Collaborate, but don’t forget to connect

Whether you love it or not, regular virtual meetings will continue to be part of our way of working. The faster we adapt and embrace it, the faster we can use it as a tool to be more productive as a team.

But apart from the performance and productivity side of things, one of the hardest things to recreate digitally is the spontaneous human connections that happen in the workplace. Like those watercooler or lunch break moments.

That’s why it’s really important to keep other informal channels of communication open — through chat or smaller group calls. Some of my best ideas have emerged from spontaneous one-on-one Zoom calls. So it’s ok to throw out the agenda once in a while and let your team members just talk about their troubles or celebrations. Remember, we’re all still humans behind the screens.

Using Process Street to run remote meetings (that don’t suck)

Process Street’s super-powered checklists can help you bring structure to your remote meetings. The following section will introduce you to pre-made templates and blogs that specifically designed for optimizing remote meetings.

If you are unfamiliar with Process Street (which is free btw), check out the Youtube video below for an introduction to what it is we do, and how it can help you. Or, take a look at our most recent webinar: here.

As promised here is a list of useful blog posts:

How to Run Business Meetings That Aren’t a Useless Waste of Time: View how we run and structure our remote meetings here at Process Street.

Free Meeting Minutes Template and Top Tips to Effectively Record Your Meeting Minutes: This blog highlights the value of recording meeting minutes and provides actionable checklists to help you run your meetings.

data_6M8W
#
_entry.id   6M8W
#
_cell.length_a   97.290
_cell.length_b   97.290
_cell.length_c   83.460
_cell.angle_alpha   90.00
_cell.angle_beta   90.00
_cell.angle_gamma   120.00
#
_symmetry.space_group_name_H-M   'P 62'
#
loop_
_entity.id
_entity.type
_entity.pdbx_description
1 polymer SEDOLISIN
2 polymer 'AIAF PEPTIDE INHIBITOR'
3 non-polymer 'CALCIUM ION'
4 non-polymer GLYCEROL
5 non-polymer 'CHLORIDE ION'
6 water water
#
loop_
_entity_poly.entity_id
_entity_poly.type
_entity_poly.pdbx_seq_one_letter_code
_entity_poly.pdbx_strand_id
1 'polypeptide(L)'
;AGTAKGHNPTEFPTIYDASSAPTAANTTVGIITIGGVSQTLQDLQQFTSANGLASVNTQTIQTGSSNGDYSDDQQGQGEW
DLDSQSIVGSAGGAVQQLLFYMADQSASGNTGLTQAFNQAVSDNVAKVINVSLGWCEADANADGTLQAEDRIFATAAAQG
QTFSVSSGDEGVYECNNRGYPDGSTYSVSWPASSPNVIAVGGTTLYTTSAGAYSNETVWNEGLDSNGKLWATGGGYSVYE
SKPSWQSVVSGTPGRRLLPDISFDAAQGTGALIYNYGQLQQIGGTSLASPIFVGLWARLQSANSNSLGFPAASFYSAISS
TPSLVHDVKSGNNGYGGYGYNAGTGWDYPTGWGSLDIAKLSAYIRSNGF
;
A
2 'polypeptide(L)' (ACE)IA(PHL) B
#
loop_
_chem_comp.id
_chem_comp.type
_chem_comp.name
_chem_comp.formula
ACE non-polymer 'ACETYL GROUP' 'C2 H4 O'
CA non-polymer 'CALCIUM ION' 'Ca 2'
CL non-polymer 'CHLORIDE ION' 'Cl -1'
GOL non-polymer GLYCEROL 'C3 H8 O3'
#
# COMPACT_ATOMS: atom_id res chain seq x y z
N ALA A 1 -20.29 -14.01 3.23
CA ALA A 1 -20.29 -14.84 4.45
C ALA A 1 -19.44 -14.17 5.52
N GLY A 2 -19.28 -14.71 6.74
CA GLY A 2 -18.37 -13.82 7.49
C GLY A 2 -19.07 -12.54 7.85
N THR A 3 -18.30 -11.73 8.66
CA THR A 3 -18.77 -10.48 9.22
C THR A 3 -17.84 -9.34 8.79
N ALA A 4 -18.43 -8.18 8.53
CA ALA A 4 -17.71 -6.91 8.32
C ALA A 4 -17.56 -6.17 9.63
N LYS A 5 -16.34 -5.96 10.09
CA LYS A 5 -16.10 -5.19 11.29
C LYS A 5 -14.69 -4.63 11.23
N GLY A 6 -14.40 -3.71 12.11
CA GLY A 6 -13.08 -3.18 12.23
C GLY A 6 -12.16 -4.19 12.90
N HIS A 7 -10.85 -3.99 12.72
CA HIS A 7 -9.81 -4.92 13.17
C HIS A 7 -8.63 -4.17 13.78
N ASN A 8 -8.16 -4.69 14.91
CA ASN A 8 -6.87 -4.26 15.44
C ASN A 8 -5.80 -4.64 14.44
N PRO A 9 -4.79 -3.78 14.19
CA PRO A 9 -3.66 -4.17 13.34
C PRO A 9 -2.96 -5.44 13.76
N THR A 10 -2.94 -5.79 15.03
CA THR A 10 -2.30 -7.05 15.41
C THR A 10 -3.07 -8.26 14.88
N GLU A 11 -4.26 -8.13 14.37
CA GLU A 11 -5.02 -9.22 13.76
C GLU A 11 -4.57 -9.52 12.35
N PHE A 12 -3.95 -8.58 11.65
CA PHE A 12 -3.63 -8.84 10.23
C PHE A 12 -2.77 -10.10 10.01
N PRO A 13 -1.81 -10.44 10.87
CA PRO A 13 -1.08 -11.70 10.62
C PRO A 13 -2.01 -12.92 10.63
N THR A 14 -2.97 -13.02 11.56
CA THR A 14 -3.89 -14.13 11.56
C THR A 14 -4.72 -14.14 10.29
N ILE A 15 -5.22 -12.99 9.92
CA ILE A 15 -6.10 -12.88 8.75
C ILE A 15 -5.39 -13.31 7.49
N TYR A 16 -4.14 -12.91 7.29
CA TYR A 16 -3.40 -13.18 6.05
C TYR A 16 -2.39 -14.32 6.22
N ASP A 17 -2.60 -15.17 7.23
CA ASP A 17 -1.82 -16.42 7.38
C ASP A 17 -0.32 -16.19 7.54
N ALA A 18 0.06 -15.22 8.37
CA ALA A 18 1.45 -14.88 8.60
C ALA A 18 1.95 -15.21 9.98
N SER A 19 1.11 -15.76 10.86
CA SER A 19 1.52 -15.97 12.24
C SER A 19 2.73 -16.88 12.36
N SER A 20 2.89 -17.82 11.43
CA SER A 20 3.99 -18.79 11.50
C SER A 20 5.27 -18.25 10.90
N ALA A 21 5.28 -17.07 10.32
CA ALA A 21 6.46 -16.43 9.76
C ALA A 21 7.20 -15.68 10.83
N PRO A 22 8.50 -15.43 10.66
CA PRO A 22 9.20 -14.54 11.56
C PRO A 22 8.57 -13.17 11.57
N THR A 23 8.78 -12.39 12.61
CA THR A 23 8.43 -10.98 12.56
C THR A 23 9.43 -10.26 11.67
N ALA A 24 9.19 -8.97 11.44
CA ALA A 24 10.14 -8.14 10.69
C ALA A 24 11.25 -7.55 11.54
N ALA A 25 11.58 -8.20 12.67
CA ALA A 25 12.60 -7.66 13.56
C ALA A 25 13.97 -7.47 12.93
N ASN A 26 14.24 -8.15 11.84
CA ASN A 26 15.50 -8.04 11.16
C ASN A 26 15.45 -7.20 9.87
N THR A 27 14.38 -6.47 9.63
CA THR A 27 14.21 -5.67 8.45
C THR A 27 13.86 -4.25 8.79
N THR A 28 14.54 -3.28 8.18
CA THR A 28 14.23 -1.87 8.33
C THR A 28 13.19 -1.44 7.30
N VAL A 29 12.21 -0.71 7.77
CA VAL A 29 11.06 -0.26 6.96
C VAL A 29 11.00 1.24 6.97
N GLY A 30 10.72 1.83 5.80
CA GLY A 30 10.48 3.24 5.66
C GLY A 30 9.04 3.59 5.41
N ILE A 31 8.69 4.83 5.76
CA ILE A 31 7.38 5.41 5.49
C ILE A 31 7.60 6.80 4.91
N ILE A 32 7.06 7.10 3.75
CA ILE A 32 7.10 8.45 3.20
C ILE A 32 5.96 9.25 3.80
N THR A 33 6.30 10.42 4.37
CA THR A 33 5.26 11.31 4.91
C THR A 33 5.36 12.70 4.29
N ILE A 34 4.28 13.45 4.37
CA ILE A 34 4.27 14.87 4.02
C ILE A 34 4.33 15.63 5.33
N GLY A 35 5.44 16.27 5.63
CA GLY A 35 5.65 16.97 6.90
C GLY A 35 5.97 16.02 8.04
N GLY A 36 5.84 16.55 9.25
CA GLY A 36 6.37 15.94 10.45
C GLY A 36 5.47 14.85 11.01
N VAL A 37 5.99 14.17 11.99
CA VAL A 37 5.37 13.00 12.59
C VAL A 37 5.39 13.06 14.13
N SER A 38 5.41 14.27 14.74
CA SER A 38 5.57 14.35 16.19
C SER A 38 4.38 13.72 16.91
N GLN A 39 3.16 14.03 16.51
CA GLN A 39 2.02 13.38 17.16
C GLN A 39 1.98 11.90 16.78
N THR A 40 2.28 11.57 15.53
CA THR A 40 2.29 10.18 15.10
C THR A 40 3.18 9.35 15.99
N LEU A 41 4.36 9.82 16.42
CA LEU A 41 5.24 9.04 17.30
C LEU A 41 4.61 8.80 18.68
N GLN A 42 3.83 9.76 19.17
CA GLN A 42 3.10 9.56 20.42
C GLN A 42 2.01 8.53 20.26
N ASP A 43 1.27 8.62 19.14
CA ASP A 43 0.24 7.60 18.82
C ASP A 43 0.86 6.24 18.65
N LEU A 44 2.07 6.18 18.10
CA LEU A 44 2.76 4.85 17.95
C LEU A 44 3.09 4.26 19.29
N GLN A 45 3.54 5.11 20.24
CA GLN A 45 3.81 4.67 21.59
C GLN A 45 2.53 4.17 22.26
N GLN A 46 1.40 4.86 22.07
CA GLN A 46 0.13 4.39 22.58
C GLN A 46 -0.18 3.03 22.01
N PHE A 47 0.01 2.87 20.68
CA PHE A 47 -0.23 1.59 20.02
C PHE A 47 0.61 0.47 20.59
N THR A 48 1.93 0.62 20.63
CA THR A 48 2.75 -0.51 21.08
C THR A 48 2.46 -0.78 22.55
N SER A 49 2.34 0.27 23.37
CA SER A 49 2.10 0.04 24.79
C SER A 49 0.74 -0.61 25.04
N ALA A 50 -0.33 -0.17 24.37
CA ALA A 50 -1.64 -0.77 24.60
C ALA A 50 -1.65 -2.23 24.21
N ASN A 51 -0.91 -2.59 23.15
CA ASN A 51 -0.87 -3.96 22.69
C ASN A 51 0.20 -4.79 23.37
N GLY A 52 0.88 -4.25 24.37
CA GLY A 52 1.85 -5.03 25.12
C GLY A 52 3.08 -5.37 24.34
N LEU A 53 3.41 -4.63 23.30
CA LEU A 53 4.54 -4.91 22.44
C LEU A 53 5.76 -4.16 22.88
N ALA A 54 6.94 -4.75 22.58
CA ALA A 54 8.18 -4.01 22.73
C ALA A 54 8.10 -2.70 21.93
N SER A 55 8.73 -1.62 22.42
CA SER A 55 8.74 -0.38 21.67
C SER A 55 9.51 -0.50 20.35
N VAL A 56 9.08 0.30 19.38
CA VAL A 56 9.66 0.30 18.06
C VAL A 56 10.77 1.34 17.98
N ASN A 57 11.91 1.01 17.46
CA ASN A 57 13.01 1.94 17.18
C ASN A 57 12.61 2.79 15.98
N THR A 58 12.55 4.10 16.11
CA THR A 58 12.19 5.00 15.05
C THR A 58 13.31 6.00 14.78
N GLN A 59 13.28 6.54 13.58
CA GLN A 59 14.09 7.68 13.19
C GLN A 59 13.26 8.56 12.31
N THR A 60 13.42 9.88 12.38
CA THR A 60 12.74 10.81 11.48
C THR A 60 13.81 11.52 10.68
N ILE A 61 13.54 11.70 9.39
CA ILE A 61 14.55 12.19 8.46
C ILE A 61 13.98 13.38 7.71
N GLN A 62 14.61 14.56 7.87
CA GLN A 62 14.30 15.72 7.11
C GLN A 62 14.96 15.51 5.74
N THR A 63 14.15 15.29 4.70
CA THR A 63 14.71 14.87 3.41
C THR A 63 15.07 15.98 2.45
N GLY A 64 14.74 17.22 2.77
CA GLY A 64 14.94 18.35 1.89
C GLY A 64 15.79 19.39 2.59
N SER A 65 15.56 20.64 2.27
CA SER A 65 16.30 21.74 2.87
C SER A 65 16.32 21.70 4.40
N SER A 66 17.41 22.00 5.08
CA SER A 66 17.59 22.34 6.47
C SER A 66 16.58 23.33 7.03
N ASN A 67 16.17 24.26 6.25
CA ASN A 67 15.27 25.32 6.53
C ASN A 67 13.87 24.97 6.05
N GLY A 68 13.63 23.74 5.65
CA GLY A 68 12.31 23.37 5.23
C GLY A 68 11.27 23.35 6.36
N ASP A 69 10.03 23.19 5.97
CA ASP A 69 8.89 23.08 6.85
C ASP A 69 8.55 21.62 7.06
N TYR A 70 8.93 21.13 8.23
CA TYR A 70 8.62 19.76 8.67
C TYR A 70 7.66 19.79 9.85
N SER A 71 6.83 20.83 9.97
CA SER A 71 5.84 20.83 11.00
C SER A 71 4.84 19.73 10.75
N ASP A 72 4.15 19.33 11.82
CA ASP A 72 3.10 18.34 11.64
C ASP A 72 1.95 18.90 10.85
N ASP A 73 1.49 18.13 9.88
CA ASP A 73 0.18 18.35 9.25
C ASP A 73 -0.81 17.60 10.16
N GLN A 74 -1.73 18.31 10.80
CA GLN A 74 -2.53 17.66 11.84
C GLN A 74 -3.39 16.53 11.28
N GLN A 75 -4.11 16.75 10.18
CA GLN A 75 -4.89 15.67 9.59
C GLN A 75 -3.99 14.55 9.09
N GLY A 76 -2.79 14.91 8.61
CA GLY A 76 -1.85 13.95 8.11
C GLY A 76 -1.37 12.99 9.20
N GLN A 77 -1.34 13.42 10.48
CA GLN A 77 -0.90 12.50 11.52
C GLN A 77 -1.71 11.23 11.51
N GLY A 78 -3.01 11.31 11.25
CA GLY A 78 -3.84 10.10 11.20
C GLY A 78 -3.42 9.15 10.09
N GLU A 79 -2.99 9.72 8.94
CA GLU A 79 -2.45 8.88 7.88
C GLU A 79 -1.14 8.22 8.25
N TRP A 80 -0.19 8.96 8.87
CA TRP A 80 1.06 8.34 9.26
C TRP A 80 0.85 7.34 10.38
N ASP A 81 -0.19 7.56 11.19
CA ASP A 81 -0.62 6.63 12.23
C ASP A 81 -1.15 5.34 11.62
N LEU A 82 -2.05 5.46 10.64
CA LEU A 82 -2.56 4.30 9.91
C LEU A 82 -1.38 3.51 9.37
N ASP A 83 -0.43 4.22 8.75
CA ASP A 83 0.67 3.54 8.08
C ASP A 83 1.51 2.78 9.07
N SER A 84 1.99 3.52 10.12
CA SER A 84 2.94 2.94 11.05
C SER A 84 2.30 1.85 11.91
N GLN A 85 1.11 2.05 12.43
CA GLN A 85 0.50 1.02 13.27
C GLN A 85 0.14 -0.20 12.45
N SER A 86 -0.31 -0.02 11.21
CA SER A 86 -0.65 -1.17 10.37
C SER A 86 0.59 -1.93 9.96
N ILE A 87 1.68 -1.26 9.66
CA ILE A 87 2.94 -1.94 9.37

And, here are a few of our checklists and templates designed to help you run your meetings smoothly and efficiently.

Meeting Minutes Template

Your meeting minutes are a vital part to convert your meeting into an action plan. Meeting minutes provide transparency and accountability and therefore are regulatory requirements for many industries and business processes.

Click here for the Meeting Minutes Template!

Virtual Meeting Checklist

This checklist brings structure to your virtual meetings. It’s super easy to personalize this checklist to meet your personal needs. To find out more on how to edit checklists and make the most out of Process Street and its features, check out our help page.

Click here to get the Virtual Meeting Checklist!

AS9100D Project Manager Meeting Planner Checklist!

Project managers can use this checklist to plan their meetings in accordance with AS9100D for aerospace quality management.

Click here to get the AS9100D Project Manager Meeting Planner Checklist!

DACI Decision-Making Meeting Framework Checklist

The DACI framework is a set of processes to ensure group decision-making flows smoothly and efficiently. The DACI acronym stands for: Driver: Who drives a decision to a conclusion? Approver: Who approves a particular decision? Contributor: Who contributes to a decision? and Informed: Who is informed about the final decision? Run this checklist for every meeting that requires a group decision.

Click here to get the DACI Decision-Making Meeting Framework Checklist!

That’s your lot!

How do you find working remotely? Do you have any hacks to share that can help our readers increase their productivity and run better meetings? If so, let us know by commenting below!

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Molly Stovold

Hey, I'm Molly, Junior Content Writer at Process Street with a First-Class Honors Degree in Development Studies & Spanish. I love writing so much that I also have my own blog where I write about everything that interests me; from traveling solo to mindful living. Check it out at